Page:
Florida Fair Foreclosure Act is Now the Law


Nancy Cason

On July 1, 2013, HB 87, commonly known as the “Florida Fair Foreclosure Act,” took effect. What does this mean for homeowners facing foreclosure? Real Estate Attorney Nancy Cason explains key elements of the law and discusses the importance of seeking solid legal advice as early as possible in the foreclosure process.
HB 87, commonly known as the “Florida Fair Foreclosure Act,” took effect on July 1, 2013. This new Act applies to all pending foreclosure cases as well as cases filed on or after July 1, 2013.

One of the express purposes of the new foreclosure law is to speed up the foreclosure process. Speeding up the foreclosure process means that there will be less time for homeowners to work out a modification, explore loss mitigation alternatives, complete short sales and prepare for a transition in housing. The complexities of the new detailed procedures and expedited time frames under the Act will be difficult for pro-se homeowners to navigate. To many consumer advocates, the law is anything but fair to Florida homeowners.

The Act made many substantive and procedural changes to the foreclosure landscape in Florida. Some of the most significant changes include: (1) expansions to the law providing an expedited process for foreclosure which can now be invoked by any lienholder, including mortgage holders and homeowner and condominium associations;

(2) a provision under which the Plaintiff can request the Court require the borrower, on non-owner occupied residential properties, to make mortgage the payments set forth on the Note into the registry of the Court during the process in order to defend the case;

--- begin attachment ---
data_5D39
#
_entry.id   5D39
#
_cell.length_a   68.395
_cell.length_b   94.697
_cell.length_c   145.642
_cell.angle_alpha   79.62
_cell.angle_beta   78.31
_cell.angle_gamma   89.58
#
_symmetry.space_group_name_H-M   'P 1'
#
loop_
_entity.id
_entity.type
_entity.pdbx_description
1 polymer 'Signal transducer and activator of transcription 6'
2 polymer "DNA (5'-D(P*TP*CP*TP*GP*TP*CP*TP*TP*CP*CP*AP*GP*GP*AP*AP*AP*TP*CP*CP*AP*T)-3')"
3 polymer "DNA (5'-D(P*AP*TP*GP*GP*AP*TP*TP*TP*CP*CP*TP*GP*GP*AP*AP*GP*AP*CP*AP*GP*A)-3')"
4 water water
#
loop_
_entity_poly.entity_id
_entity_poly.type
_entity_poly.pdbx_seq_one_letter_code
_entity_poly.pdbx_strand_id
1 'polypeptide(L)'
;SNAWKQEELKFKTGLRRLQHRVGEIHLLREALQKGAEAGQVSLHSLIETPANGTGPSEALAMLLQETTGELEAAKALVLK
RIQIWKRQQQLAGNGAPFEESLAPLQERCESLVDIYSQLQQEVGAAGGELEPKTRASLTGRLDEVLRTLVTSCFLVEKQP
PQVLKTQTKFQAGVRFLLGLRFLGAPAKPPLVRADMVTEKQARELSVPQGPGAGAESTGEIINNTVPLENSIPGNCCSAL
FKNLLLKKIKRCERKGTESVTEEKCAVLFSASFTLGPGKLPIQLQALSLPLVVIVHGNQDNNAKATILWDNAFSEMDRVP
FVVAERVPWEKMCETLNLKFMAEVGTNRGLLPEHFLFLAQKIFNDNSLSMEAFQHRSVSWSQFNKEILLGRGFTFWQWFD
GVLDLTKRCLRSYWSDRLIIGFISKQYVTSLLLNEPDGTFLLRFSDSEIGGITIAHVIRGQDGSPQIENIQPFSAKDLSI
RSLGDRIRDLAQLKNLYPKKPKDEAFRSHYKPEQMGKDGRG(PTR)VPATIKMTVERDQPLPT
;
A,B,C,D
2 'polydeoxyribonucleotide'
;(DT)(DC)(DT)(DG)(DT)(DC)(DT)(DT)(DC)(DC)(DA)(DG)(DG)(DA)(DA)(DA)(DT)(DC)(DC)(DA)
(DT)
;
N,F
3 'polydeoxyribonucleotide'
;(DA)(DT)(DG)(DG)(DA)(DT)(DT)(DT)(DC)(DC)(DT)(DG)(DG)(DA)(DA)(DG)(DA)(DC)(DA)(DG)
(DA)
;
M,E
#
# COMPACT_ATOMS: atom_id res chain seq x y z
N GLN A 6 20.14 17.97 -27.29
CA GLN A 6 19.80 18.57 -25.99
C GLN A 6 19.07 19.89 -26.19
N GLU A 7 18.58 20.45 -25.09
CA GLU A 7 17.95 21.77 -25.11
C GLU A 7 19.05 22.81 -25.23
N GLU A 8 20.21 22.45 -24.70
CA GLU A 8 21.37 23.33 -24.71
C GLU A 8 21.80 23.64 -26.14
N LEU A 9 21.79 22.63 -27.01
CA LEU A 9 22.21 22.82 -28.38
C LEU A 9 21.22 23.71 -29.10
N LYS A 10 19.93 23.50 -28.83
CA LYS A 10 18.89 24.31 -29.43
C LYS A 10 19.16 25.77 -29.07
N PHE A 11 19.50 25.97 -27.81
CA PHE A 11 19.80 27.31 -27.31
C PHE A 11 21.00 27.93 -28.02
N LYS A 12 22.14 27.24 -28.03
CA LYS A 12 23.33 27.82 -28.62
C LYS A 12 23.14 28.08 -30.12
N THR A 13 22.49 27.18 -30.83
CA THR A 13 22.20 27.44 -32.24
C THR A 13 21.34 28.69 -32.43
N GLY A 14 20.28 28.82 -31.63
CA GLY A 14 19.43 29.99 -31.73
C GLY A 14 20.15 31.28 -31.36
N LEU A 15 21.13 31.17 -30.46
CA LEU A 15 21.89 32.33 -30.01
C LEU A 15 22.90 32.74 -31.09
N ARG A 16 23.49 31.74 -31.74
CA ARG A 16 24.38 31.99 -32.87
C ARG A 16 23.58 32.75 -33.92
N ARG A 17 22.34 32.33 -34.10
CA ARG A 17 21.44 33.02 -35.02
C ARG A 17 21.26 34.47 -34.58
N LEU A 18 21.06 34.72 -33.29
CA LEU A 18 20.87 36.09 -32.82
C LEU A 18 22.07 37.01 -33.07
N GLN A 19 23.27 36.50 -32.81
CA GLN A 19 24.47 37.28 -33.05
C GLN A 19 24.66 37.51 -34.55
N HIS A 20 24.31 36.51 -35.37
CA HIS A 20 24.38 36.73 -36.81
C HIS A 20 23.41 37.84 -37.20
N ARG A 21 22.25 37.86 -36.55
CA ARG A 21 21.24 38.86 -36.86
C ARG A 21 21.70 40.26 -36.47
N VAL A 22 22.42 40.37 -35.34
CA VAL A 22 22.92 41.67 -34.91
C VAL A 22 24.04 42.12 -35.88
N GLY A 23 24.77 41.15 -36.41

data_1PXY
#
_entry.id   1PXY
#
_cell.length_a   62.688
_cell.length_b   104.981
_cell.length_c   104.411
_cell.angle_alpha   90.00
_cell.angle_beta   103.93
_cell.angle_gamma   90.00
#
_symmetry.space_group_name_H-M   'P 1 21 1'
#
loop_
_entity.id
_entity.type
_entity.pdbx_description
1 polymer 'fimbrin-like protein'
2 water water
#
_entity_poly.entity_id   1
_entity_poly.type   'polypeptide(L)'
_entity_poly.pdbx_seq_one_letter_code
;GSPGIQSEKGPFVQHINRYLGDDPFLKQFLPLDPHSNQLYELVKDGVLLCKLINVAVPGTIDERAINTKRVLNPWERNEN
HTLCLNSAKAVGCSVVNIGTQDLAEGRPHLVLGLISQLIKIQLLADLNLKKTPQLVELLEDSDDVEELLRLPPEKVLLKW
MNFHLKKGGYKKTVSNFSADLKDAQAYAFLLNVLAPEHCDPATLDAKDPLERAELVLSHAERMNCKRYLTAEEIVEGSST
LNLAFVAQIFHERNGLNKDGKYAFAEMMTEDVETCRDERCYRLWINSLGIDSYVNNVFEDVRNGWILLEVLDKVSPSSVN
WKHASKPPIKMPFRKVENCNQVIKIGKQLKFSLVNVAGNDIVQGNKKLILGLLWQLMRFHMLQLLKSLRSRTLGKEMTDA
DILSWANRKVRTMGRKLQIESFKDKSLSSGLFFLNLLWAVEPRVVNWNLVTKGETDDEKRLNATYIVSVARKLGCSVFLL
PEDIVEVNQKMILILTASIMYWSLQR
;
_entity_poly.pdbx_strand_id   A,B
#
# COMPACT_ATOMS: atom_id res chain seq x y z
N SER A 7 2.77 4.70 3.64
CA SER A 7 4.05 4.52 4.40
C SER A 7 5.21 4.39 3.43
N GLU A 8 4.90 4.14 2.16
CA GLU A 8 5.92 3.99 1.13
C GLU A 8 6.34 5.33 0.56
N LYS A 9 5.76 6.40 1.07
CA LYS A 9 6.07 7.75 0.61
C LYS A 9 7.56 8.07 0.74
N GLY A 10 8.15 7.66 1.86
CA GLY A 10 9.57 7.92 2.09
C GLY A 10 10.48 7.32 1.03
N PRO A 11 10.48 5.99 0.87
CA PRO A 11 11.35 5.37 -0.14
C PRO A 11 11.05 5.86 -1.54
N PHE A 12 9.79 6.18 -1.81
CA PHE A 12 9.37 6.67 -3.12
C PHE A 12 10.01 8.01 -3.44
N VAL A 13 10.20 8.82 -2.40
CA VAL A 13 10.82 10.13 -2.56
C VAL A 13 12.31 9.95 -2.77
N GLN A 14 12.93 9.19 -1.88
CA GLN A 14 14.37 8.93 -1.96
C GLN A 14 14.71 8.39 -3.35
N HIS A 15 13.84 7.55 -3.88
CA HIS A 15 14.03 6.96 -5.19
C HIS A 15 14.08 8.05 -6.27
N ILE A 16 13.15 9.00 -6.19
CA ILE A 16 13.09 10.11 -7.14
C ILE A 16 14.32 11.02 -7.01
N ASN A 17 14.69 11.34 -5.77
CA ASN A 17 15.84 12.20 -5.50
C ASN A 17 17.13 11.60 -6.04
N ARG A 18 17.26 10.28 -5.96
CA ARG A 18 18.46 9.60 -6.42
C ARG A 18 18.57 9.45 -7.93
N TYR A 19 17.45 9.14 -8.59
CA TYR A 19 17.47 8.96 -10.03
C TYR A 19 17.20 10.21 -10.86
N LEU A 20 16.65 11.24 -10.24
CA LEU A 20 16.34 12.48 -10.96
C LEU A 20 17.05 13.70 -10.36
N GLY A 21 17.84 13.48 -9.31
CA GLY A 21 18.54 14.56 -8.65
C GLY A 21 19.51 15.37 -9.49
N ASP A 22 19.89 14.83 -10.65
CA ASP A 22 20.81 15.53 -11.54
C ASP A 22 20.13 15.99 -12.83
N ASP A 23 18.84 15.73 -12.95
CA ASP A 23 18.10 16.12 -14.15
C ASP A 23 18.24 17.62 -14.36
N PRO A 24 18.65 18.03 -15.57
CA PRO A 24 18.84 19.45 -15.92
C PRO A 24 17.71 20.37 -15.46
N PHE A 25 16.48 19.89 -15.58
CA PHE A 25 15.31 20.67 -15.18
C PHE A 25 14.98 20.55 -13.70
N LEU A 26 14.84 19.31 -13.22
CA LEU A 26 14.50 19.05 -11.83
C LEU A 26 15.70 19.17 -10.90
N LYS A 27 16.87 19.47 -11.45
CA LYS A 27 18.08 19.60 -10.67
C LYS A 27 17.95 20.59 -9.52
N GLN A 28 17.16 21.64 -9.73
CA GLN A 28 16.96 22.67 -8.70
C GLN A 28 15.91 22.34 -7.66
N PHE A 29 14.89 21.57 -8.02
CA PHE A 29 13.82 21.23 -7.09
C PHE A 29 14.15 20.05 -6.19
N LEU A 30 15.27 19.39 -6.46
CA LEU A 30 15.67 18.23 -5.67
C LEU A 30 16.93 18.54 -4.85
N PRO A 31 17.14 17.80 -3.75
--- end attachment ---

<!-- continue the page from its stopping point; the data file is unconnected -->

(3) a provision dictating the finality of a foreclosure judgments in certain circumstances which limits relief to monetary damages; and

(4) specific heightened pleading requirements as to the standing of the party filing the foreclosure and actual physical possession of the Note, verified under oath, which must be set forth in all mortgage foreclosure complaints filed on or after July 1, 2013.

Perhaps most significantly, the Act reduced the time in which a foreclosing lender can seek a deficiency judgment from five years to one year, reaffirmed the longstanding law that a deficiency judgment is within the discretion of the Court, and sets the measure of a possible deficiency judgment (on owner occupied residential properties) to the difference between what is owed and the fair market value of the property, a standard which now expressly applies both in foreclosures and short sales. This provision of the Act is beneficial to homeowners doing short sales as previously, the Lenders who refused to waive deficiency rights in a short sale, asserted they were entitled to the difference between what they netted from the sale (after payment of closing costs and real estate commissions) and what was owed. In essence, parties who sought to mitigate damages by doing a short sale were penalized, but under the new law, they are not, which is definitely a good thing. The full text of HB 87 can be found at www.myfloridahouse.gov.

Within days of the Governor signing the Fair Foreclosure Bill, the Legislature also approved an appropriations bill related to the $200 million dollars the State of Florida received directly from the National Mortgage Settlement. Approximately $16 million dollars went to the court system to hire additional judges to help clear the foreclosure backlog. The combination of these two new developments will most certainly speed up time it takes to complete a foreclosure in Florida.

With the new foreclosure law in effect, it is even more important, now more than ever, that homeowners facing foreclosure seek solid legal advice at the inception of their case. With a trusted counselor in their corner, homeowners not only get the benefit of sound legal advice and a strategy tailored to their own unique situation, but peace of mind knowing that they are being guided by a professional through this difficult process.

Nancy E. Cason